decided: June 29, 1967.
WILLIAM CHERSKY JOINT ENTERPRISES, APPELLANT,
BOARD OF ADJUSTMENT
Appeal from order of County Court of Allegheny County, No. A. 1780 of 1965, in case of William Chersky Joint Enterprises and Industrial Safety Belt Corporation v. The Board of Adjustment of City of Pittsburgh, Elsie M. Guffey, T. F. X. Higgins et al.
Harold Gondelman, with him Herbert Jacobson, and Jacobson & Gondelman, for appellants.
Frederick A. Boehm, Assistant City Solicitor, for appellee.
Gilbert E. Morcroft, for intervening appellees.
Bell, C. J., Musmanno, Jones, Cohen, Eagen, O'Brien and Roberts, JJ. Opinion by Mr. Justice O'Brien. Mr. Justice Eagen and Mr. Justice Roberts concur in the result. Mr. Justice Musmanno dissents.
[ 426 Pa. Page 34]
Appellants, William Chersky Joint Enterprises and Industrial Safety Belt Corporation, are the owner and lessee, respectively, of a six-floor building at 568 South Aiken Avenue in the City of Pittsburgh. Under the 1923 Pittsburgh Zoning Ordinance, the property was zoned light industrial. The 1958 Master Zoning Ordinance
[ 426 Pa. Page 35]
of the City of Pittsburgh rezoned the property to R-2, two-family residence district. When the 1958 ordinance was enacted, various commercial and manufacturing operations were being conducted in the building.
Industrial Safety Belt is engaged in the manufacture and storage of various plastic and leather products on the 3rd, 4th, 5th and 6th floors of the building. Such operation is conducted under a special exception granted by the board of adjustment on January 17, 1964. At that time, the board of adjustment, pursuant to Industrial Safety Belt's application filed in September of 1963, granted permission for the "change of non-conforming use to another non-conforming use". The board at that time imposed conditions, limiting the hours of operation from 7:00 A.M. to 7:00 P.M. on week days with no Sunday operations to be conducted, and required that all the latest precautions should be taken to eliminate noise. This decision of the board was appealed by residents of the neighborhood to the County Court of Allegheny County, which affirmed. We denied certiorari.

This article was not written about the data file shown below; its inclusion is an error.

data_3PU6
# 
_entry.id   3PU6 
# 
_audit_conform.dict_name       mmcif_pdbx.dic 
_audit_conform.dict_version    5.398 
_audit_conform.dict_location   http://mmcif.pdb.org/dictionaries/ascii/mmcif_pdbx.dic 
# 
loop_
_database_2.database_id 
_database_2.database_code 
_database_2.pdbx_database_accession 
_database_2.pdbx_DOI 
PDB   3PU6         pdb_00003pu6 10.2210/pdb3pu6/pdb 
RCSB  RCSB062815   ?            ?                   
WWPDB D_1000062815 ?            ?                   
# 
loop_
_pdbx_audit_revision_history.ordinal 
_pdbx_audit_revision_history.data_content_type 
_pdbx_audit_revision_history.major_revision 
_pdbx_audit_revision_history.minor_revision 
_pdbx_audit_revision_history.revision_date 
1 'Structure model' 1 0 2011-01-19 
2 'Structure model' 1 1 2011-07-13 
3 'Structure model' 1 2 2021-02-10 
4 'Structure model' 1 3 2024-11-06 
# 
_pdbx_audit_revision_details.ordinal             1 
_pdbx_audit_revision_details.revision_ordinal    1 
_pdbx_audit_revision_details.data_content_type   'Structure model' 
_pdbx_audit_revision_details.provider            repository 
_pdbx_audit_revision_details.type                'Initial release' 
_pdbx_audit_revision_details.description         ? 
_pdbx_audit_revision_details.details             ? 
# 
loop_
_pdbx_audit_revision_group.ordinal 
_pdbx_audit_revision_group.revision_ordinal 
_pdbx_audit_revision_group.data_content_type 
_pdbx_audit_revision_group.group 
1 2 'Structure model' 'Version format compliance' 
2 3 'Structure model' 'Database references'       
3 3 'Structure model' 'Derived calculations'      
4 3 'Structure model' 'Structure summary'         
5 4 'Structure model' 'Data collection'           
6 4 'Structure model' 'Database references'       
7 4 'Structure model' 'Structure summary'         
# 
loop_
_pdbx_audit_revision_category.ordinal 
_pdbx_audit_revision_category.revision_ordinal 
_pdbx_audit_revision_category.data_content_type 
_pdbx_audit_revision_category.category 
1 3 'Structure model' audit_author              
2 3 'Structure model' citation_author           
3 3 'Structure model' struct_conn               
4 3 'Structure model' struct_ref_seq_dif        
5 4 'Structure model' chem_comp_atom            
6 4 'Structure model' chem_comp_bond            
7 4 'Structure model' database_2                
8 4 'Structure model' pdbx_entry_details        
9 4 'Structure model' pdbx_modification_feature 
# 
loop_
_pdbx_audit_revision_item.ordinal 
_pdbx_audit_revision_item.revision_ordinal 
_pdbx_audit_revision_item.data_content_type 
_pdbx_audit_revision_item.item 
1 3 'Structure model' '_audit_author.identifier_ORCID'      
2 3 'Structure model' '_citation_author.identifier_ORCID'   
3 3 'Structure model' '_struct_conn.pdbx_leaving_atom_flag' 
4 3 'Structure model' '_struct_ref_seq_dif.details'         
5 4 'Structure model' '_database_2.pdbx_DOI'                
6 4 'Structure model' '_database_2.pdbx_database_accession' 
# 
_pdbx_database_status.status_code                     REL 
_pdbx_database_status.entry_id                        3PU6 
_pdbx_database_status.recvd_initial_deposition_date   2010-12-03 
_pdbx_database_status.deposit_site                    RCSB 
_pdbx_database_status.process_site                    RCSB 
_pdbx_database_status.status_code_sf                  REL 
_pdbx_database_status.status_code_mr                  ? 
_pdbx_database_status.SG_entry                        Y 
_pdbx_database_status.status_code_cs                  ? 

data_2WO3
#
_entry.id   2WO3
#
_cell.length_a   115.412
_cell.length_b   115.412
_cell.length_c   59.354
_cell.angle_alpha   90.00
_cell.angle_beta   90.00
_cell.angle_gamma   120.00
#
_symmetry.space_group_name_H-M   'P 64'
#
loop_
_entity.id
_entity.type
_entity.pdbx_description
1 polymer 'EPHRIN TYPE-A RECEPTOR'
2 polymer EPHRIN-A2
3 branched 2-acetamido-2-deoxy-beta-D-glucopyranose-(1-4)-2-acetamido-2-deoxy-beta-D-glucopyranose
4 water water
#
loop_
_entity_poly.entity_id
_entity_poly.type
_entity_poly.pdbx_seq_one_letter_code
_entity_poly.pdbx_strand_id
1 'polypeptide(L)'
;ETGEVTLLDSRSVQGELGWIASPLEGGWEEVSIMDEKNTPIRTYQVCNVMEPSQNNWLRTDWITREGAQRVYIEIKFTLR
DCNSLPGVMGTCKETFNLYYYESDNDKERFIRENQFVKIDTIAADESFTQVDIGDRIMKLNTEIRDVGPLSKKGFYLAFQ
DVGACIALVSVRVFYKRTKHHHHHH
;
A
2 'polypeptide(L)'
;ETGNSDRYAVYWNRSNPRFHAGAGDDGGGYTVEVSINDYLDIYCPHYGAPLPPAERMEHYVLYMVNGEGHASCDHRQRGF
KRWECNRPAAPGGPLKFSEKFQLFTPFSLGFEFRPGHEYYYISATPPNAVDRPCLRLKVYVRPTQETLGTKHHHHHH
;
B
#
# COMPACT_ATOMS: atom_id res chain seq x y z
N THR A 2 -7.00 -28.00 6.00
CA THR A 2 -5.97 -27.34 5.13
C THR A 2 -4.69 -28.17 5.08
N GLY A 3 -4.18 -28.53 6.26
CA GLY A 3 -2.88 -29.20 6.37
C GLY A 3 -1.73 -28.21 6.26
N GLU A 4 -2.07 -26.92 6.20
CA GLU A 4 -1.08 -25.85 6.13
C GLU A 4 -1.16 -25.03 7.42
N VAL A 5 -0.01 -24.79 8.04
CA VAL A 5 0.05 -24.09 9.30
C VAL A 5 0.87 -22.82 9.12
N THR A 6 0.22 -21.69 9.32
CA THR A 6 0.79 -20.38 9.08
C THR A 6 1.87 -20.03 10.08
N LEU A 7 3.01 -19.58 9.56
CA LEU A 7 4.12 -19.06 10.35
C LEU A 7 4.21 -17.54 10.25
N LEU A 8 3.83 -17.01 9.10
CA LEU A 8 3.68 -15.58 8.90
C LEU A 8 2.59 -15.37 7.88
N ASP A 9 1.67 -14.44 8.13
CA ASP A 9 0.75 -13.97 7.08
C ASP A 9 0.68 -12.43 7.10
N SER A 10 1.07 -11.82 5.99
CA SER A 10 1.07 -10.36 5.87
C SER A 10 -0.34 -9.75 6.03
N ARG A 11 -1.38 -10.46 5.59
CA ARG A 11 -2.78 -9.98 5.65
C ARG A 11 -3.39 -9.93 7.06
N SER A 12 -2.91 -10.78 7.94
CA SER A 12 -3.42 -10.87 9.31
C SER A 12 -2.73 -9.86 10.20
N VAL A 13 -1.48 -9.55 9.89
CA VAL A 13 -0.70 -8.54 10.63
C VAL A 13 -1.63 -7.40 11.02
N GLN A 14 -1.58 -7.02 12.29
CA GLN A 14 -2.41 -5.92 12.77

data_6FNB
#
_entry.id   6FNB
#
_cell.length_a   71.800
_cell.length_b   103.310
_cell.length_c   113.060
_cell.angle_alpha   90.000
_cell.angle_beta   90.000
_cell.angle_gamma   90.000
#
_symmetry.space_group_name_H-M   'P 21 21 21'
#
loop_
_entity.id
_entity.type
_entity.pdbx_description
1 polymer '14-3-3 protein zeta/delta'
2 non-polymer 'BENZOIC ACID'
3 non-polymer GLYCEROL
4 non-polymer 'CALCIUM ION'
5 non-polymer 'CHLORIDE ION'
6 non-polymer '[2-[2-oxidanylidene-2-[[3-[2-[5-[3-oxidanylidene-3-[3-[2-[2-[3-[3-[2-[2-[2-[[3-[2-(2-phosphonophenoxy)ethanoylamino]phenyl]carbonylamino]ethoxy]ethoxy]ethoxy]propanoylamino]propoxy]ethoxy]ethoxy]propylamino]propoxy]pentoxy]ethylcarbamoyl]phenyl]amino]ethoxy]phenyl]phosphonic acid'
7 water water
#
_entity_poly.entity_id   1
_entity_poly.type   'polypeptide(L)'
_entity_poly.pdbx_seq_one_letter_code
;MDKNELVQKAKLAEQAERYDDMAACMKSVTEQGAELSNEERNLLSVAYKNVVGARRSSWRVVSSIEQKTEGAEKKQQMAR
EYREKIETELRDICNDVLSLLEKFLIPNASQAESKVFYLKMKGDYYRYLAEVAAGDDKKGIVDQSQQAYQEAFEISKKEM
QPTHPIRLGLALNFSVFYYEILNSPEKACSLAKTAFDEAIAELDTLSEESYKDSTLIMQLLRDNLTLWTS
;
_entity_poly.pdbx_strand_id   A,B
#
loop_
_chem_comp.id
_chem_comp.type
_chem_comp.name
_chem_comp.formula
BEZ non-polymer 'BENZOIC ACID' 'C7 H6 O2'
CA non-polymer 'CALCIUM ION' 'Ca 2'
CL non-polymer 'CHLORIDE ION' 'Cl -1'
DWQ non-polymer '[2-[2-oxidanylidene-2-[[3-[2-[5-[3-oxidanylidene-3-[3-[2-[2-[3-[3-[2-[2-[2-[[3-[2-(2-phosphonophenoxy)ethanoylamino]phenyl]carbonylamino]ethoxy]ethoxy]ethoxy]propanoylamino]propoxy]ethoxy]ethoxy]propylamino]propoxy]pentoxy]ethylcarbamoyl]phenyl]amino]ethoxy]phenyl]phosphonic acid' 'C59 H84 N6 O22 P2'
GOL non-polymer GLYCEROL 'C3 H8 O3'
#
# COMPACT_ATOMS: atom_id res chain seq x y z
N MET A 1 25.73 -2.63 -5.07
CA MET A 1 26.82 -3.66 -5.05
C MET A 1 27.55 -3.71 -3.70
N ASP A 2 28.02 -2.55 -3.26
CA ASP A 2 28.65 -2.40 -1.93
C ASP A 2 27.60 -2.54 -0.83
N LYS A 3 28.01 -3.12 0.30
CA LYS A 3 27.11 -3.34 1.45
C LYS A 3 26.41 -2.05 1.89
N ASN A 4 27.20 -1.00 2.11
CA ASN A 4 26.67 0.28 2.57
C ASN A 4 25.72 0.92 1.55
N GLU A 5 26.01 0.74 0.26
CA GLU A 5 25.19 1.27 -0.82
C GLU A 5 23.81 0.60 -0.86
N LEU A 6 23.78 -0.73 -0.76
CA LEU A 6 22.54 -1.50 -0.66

On July 7, 1965, Industrial Safety Belt applied for an occupancy permit, requesting permission to use the 1st and 2nd floors. The zoning administrator disapproved the application on the ground that the request could only be granted by the board of adjustment as a special exception. Industrial Safety Belt then applied to the board of adjustment for a special exception. The request was denied by the board, and the denial was affirmed by the County Court of Allegheny County. We granted certiorari.
Appellants contend that the decision of the board of adjustment constitutes an abuse of discretion; that the court below abused its discretion in refusing to allow appellants to introduce additional testimony in the court below; that the board of adjustment committed
[ 426 Pa. Page 36]
an error of law in its construction of the zoning ordinance; and that the board's decision deprived them of property without due process of law.
Initially, we find no abuse of discretion by the court below in refusing to hear additional evidence proffered by appellants. The record includes a conference in chambers among counsel and the court below, during which counsel for appellants indicated to the court the nature of the testimony which he wished to present. Our review of the record before the board of adjustment and the conference held on the appeal in the court below causes us to agree with the court below that "all of the proposed evidence outlined in appellants' counsel's offer would be either repetitious of that before the Board or would not be material to a determination of this Appeal." Having decided that the court below was correct in not taking additional testimony, we must now determine whether the board of adjustment clearly abused its discretion or committed an error of law. Cleaver v. Board of Adjustment, 414 Pa. 367, 200 A.2d 408 (1964) and cases cited therein.